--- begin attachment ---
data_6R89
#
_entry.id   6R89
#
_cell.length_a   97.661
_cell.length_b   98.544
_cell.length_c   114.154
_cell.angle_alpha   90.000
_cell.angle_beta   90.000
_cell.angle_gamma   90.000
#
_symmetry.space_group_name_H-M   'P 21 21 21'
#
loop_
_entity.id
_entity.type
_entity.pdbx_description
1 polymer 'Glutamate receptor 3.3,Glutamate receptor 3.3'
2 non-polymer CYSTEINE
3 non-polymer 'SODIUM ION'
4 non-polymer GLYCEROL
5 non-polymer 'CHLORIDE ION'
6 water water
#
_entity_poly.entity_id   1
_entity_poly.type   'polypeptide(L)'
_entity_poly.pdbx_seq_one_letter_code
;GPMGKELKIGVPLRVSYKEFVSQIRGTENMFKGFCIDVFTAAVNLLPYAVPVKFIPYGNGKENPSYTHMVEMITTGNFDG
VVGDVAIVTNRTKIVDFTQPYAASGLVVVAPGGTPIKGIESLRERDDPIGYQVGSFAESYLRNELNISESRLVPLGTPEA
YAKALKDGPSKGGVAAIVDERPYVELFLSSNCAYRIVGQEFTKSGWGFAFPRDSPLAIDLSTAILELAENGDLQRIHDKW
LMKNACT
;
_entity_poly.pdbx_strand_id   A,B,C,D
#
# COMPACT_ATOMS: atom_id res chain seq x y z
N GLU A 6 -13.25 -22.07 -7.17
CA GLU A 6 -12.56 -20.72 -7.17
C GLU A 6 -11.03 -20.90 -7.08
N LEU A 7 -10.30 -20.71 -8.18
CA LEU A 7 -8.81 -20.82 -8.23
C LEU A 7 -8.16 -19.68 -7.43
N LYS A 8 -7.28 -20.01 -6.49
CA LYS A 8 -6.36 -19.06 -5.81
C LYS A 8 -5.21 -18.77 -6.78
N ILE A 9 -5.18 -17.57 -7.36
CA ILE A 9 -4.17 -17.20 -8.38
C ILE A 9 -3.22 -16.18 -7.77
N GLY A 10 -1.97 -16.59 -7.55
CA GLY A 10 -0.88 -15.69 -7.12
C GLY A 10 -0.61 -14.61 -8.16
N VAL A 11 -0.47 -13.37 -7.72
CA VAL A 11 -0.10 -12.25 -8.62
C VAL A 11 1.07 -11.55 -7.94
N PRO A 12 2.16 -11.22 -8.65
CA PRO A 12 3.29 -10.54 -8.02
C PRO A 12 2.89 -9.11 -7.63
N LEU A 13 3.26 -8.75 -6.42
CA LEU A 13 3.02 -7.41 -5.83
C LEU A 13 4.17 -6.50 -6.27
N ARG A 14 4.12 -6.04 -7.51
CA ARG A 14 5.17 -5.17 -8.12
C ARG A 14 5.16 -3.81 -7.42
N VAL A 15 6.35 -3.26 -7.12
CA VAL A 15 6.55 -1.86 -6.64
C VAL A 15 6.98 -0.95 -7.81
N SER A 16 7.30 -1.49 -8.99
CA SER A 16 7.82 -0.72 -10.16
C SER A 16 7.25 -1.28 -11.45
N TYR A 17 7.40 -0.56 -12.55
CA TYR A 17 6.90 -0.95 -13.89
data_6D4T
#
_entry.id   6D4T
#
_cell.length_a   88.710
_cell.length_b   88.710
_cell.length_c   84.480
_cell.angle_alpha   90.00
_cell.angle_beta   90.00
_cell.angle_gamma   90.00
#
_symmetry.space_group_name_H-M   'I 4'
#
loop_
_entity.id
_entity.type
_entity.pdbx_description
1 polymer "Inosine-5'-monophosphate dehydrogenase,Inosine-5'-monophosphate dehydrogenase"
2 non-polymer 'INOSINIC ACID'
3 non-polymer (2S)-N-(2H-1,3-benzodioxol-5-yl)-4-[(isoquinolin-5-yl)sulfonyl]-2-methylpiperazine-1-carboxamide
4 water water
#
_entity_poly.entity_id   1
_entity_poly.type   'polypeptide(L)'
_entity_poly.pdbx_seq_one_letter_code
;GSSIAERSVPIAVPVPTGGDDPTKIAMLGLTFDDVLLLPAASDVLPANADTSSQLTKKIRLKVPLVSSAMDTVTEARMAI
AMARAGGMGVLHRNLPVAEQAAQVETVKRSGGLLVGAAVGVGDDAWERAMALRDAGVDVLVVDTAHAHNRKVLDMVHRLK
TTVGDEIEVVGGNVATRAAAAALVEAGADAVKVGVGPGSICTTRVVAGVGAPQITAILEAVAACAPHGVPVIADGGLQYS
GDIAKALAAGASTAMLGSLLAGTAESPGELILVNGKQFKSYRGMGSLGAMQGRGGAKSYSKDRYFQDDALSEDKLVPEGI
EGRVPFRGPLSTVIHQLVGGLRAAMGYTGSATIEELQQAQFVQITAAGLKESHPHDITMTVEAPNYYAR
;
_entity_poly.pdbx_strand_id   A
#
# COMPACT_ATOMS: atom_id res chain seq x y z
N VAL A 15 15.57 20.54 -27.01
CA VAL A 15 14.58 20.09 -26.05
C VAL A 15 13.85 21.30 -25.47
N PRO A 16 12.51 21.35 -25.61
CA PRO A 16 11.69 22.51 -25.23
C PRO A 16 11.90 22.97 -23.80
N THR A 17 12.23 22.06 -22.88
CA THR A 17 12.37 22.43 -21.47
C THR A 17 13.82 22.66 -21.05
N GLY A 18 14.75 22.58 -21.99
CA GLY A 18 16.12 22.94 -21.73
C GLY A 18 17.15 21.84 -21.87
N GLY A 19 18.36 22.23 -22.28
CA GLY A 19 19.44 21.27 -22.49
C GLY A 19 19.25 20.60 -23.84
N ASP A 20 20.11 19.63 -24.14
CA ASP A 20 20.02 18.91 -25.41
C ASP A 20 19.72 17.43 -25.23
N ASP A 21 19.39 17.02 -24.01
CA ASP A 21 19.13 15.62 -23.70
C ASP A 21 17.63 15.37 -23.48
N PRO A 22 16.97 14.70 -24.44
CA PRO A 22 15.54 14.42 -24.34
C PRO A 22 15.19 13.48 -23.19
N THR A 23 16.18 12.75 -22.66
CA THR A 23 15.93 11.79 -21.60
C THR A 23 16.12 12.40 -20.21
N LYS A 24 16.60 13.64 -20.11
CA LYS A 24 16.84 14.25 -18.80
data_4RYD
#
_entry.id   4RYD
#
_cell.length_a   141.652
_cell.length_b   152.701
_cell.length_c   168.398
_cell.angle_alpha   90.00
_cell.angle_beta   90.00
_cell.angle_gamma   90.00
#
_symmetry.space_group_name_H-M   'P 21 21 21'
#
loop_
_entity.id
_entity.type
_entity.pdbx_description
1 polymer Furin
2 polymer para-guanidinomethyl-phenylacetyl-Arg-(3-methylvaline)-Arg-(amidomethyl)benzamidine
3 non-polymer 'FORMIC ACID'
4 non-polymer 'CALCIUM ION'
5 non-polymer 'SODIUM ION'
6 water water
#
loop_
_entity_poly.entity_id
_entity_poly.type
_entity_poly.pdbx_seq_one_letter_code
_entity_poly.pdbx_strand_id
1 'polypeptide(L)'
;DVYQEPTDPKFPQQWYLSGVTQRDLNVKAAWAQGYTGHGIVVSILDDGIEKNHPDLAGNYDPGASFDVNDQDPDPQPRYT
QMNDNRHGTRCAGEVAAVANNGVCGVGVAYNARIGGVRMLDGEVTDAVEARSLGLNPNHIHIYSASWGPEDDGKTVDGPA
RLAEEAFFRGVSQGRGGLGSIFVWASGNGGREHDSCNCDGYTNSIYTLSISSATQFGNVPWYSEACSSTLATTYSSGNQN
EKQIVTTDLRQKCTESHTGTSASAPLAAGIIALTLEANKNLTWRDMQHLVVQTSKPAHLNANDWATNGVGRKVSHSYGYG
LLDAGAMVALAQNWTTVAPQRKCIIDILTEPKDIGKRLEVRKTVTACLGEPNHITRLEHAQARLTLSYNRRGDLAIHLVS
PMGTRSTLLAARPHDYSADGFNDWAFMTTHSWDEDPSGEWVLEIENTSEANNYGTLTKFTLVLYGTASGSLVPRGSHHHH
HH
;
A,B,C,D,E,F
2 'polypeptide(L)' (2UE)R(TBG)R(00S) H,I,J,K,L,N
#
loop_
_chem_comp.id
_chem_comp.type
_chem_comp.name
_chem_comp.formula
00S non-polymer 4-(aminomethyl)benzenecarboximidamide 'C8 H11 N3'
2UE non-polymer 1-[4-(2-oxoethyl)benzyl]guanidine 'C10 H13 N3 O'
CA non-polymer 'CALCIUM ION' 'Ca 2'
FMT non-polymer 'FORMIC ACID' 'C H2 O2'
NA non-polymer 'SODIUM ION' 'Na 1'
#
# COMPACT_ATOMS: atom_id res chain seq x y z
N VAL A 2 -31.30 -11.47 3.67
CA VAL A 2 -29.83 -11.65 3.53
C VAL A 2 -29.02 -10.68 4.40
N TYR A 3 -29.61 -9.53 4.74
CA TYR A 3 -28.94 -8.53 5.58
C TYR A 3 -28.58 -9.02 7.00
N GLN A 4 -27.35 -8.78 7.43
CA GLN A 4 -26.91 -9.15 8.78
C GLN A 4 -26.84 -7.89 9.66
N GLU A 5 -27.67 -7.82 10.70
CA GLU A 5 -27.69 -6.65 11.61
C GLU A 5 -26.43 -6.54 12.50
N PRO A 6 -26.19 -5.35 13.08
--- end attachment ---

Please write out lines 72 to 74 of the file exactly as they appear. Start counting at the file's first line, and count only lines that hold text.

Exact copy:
#
_entry.id   6D4T
#